Actel Corp., Sunnyvale, Calif., has devised a 0.22-µm antifuse field programmable gate array (FPGA) technology. It claims to offer a 20% reduction in die size, along with substantially less power dissipation. Also, it has a 10% higher performance level than the company's 0.25-µm antifuse devices. As a result, antifuse and mainstream FPGA procedures seem to be at parity with one another.
The technology was developed on an advanced 0.22-µm CMOS process. It features an advanced metal-to-metal antifuse and a "sea-of-modules" approach. This accounts for the increased speeds and smaller die size.
A method of chemical and mechanical polishing is partially responsible for the success of this technique. Another contributor is the narrowing difference in mask sets between standard and antifuse operations. Together, these factors have helped significantly reduce the complexity and time involved in bringing up new processes. Actel is already making plans for its next-generation antifuse products based on a 0.15-µm geometry.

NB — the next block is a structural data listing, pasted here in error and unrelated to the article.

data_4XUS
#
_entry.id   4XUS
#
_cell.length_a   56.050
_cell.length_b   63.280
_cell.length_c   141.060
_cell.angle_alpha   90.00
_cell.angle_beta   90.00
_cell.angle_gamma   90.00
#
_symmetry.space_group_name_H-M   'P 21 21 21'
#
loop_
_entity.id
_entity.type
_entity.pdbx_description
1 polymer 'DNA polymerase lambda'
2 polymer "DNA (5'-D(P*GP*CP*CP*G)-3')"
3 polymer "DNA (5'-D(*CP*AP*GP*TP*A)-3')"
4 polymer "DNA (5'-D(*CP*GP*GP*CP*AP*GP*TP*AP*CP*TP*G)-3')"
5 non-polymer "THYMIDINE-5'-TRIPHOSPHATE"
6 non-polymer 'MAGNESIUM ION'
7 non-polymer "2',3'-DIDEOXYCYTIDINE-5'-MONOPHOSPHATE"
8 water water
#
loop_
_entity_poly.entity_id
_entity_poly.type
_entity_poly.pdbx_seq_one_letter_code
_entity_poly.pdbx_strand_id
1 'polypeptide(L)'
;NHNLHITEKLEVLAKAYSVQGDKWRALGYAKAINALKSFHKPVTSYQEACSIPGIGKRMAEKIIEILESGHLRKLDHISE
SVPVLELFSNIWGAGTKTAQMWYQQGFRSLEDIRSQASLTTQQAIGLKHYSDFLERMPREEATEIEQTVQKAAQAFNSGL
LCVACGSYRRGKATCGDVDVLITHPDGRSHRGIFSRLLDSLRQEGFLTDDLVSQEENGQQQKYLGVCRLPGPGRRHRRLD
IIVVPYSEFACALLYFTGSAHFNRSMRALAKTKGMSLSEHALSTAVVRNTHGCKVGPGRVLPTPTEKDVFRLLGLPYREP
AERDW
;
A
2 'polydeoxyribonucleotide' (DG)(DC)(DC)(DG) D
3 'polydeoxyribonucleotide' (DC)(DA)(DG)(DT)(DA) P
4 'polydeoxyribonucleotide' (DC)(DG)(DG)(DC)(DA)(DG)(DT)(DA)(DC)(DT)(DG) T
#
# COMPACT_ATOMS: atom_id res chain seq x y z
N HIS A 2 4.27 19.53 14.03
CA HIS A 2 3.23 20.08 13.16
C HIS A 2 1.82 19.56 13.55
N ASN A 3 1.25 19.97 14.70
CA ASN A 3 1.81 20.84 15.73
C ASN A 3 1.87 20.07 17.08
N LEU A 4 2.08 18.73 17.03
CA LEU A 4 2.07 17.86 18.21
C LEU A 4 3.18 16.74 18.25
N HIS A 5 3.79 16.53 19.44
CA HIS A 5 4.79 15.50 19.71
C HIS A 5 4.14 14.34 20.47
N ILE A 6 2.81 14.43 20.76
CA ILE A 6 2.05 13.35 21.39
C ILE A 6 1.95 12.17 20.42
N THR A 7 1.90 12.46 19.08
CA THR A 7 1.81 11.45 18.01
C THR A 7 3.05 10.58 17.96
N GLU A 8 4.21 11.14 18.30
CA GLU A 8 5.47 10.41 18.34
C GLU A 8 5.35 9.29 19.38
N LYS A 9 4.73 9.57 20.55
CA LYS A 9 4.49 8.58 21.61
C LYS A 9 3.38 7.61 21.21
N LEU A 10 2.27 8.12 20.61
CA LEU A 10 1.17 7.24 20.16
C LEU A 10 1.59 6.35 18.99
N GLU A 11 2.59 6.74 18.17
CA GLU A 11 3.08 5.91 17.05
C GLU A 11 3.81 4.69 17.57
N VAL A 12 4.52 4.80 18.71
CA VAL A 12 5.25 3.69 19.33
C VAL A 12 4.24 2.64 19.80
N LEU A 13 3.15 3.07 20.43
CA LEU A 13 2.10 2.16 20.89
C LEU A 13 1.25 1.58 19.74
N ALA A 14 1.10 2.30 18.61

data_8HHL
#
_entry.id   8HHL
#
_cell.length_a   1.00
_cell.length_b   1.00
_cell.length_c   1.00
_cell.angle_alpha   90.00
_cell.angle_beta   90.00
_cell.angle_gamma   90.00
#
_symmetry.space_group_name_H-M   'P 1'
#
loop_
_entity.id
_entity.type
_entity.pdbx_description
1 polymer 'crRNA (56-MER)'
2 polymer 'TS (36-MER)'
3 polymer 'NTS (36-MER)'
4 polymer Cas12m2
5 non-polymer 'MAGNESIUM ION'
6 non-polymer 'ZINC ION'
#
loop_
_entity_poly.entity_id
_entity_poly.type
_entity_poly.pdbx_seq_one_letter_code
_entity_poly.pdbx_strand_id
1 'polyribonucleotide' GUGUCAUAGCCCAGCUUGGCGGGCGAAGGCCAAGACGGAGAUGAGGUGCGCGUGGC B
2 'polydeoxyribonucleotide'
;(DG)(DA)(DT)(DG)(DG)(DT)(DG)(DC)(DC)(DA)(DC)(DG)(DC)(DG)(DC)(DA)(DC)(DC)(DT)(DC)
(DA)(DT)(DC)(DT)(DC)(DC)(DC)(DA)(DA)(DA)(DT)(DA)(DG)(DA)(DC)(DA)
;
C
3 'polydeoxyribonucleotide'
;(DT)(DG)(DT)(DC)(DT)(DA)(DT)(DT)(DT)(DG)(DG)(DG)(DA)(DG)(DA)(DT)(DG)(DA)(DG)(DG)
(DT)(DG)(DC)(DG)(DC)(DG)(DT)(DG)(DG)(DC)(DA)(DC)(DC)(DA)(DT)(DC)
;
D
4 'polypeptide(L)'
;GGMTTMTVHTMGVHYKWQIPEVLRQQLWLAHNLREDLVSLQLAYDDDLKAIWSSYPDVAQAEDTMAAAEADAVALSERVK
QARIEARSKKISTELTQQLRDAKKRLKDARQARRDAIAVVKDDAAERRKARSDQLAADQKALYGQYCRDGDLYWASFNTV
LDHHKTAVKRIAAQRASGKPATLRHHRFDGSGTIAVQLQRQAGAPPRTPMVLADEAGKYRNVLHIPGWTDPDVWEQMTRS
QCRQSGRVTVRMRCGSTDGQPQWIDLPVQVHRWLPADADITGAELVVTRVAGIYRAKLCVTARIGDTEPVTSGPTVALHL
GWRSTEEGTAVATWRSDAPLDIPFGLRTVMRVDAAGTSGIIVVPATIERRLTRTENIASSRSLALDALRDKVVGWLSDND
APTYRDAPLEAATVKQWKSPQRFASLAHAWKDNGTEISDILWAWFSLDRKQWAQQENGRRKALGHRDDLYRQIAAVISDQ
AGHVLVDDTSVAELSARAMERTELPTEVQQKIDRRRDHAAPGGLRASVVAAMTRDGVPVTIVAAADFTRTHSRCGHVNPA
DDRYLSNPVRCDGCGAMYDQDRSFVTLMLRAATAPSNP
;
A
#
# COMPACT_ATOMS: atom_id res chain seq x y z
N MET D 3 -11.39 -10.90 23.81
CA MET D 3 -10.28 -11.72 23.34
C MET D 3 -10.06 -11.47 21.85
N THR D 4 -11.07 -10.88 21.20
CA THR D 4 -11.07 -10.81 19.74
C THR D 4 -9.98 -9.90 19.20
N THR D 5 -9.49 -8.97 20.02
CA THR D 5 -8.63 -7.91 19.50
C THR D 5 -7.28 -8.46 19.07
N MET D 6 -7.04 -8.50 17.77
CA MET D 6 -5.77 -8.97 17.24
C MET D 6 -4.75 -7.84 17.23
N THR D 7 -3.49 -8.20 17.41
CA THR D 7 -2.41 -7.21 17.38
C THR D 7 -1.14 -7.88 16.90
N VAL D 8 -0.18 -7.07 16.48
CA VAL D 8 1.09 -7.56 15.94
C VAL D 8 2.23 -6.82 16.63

Samples of antifuse FPGA devices created from this development are currently available. Volume production is expected by the second quarter. For more information, go to Actel's web site at www.actel.com.